American wigeons are dabbling ducks found in the Americas. They belong to the same family as the gadwall, falcated teal, Chiloe wigeon, and Eurasian wigeon.
|Scientific Name||Mareca Americana|
|Also known as||Baldpate|
|Description||Size: These ducks are 17-23 in (42-59 cm) long
Wingspan: Their unfurled wings measure at around 30-36 in (76-91 cm) from tip to tip
Weight: They weigh 1.1-3 lb (0.5-1.33 kg)
Color: Breeding males have a white cap, a grayish brown head, and a wide green patch behind the eyes, their bellies are white, females have brown and grey plumage; non-breeding males look like the females; the bills of both genders are pale blue; there is a grey-colored wing patch behind the speculum
|Distribution||Northwestern to central North America as far south as northeastern California and northern Colorado; migrates to northern South America, Hawaii, and the West Indies; vagrant populations have been seen in western Europe|
|Habitat||They inhabit freshwater lakes, wetlands, estuaries, marshes, slow-moving rivers, flooded fields, and reservoirs|
|Sounds & Communication||Males (drakes) have a high-pitched, squeaky toy-like three-note call (whoee-whoe-whoe), while hens produce rough quacks and grunts (qua-ack)|
|Lifespan||They live for around 2 years in the wild|
|Diet||The main diet for these birds is plant material, both terrestrial and aquatic; may also feed on crustaceans, mollusks, and insects|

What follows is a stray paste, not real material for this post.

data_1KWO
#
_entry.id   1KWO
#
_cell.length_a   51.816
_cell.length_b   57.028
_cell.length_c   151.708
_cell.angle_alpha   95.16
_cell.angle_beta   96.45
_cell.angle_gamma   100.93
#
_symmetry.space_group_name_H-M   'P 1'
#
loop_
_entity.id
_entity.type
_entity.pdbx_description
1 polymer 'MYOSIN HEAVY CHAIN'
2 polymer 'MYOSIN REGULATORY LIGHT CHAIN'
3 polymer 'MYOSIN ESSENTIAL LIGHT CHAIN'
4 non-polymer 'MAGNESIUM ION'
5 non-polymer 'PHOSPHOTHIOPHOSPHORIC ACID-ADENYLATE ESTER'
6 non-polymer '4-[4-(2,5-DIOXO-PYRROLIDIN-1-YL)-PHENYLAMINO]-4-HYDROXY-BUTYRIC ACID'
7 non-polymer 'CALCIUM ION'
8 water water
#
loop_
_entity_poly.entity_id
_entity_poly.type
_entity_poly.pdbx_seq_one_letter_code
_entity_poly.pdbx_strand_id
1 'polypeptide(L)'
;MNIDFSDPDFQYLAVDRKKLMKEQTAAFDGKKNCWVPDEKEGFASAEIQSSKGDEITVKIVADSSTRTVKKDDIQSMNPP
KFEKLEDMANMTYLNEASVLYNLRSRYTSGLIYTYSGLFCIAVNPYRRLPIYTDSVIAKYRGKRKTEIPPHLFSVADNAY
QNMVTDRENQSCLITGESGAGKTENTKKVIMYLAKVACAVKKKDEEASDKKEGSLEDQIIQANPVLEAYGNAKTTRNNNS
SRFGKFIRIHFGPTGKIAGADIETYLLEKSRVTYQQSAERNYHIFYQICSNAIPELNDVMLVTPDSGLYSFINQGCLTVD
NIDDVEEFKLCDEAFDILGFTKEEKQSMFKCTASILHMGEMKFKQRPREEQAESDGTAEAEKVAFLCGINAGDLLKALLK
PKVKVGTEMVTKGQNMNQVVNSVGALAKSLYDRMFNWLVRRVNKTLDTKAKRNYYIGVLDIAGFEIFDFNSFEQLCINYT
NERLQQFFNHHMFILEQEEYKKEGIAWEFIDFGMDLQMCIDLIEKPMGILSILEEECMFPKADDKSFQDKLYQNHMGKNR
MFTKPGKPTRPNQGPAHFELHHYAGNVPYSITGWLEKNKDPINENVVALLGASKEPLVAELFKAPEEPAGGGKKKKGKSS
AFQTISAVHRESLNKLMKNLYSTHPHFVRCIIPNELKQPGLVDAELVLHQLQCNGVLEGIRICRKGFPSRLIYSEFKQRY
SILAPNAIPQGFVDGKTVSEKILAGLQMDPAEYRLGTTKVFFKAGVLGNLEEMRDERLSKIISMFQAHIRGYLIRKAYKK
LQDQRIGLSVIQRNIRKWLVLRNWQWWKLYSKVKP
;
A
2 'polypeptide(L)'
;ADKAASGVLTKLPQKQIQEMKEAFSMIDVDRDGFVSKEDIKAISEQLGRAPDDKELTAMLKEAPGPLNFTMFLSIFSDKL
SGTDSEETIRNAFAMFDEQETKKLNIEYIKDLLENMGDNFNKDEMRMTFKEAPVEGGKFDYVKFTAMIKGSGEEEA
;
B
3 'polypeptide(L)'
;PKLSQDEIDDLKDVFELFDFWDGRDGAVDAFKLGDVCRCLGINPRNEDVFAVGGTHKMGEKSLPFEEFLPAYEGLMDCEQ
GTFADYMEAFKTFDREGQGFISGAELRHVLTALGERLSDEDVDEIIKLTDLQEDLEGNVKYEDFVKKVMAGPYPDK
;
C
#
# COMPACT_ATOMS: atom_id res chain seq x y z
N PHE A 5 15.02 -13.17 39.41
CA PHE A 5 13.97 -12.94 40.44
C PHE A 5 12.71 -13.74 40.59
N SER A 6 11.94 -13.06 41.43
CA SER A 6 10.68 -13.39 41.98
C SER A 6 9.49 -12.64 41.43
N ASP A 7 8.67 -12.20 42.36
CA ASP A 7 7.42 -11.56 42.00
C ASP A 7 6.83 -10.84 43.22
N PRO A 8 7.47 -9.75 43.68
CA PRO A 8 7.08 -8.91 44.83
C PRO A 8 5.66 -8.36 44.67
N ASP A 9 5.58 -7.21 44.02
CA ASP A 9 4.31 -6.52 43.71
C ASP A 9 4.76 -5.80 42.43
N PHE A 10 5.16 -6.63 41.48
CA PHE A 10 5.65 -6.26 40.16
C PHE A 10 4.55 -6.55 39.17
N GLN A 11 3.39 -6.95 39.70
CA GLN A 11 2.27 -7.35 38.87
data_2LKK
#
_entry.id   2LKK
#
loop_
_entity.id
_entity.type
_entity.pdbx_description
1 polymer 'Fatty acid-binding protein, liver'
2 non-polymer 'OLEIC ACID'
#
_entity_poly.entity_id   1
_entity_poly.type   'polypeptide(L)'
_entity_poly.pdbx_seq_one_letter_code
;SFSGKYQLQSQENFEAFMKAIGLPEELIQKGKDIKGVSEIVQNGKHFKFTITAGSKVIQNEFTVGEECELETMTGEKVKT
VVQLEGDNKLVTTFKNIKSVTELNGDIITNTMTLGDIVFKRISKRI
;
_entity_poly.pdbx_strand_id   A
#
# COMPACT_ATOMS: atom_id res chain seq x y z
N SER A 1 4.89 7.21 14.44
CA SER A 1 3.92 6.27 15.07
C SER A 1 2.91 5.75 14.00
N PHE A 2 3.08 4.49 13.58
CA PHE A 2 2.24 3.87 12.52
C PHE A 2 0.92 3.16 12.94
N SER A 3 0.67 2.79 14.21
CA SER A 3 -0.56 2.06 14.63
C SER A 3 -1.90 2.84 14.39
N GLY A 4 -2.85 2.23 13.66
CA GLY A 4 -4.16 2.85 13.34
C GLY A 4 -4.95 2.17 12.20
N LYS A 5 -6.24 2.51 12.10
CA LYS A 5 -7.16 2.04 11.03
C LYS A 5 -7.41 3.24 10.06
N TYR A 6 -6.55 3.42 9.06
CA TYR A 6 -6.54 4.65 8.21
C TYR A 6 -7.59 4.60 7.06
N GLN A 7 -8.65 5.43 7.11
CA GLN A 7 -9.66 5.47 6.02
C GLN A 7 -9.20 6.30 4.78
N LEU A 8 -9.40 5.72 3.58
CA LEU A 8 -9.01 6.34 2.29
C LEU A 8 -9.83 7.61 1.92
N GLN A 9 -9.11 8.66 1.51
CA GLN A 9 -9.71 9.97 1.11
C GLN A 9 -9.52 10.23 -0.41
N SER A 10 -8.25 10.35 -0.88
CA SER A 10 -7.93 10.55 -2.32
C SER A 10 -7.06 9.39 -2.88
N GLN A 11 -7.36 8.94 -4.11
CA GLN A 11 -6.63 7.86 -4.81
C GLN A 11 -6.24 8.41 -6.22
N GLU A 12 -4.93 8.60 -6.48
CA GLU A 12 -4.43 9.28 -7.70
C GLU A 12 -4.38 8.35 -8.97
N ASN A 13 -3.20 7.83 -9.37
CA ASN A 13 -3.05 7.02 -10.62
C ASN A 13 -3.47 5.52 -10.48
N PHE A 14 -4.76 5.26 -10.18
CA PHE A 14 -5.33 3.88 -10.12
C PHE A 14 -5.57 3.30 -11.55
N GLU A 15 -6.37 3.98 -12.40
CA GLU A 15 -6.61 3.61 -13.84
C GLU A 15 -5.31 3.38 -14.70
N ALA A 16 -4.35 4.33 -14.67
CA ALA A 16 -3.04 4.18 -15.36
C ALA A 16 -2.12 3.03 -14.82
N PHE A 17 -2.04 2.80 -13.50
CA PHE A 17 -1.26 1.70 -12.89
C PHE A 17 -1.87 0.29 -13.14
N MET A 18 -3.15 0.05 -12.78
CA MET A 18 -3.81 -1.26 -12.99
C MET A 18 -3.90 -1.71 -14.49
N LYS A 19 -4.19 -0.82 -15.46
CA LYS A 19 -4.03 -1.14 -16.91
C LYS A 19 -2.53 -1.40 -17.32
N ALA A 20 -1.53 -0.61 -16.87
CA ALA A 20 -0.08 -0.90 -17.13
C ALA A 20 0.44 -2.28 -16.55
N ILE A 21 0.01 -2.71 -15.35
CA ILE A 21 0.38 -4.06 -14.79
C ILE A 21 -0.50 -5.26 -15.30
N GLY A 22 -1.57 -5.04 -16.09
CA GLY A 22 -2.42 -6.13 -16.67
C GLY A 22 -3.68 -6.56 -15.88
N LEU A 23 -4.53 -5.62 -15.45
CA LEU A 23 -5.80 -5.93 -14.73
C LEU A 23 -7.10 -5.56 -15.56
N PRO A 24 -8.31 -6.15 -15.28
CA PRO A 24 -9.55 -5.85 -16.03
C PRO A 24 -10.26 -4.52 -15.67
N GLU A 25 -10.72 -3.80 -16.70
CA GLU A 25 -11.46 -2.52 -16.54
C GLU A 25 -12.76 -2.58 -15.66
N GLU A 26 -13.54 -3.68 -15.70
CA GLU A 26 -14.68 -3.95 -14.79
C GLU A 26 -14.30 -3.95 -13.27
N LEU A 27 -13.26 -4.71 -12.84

|Adaptations||The short, stout bill helps it to pull off leaves and stems from plants more easily|
|Predators||They may be preyed on by American crows, northern harriers, California gulls, red foxes, striped skunks, Franklin’s ground squirrels, short-tailed weasels, and American badgers|
|IUCN Conservation Status||Least Concern|
- These birds are sometimes called robber or poacher ducks as they snatch food from diving birds like coots, canvasbacks, and redheads, as they bring plant material up to the surface of the water.
- They are highly social and stay in large flocks at all times except the breeding season, during which they tend to become territorial.
- American wigeons are as comfortable on land as they are on the water.
- They are a cautious bird, known to take to the skies in an erratic flight at the slightest hint of trouble.
Mating & Reproduction
The breeding season for these ducks is in spring. Males compete for females by putting on displays and posturing threateningly to rivals. Pairs form in the wintering grounds. The female makes a nest on the ground in the vicinity of water bodies. A clutch of 3-13 eggs is laid and incubated only by the female for around 23-25 days.
The young are relatively mature at hatching, being able to leave the nest and feed themselves in a short amount of time. They become capable of flying after around 45-63 days. Both males and females become sexually mature at approximately 1 year of age.
- The oldest recorded American wigeon lived for 21 years and 4 months.
- Their alternative name, ‘baldpate,’ comes from the white patch of skin that the male has during the breeding season.
Published on May 18th 2018 by Sudipto Chakrabarti under Coniferous Forest Animals.
Article was last reviewed on 5th December 2022.
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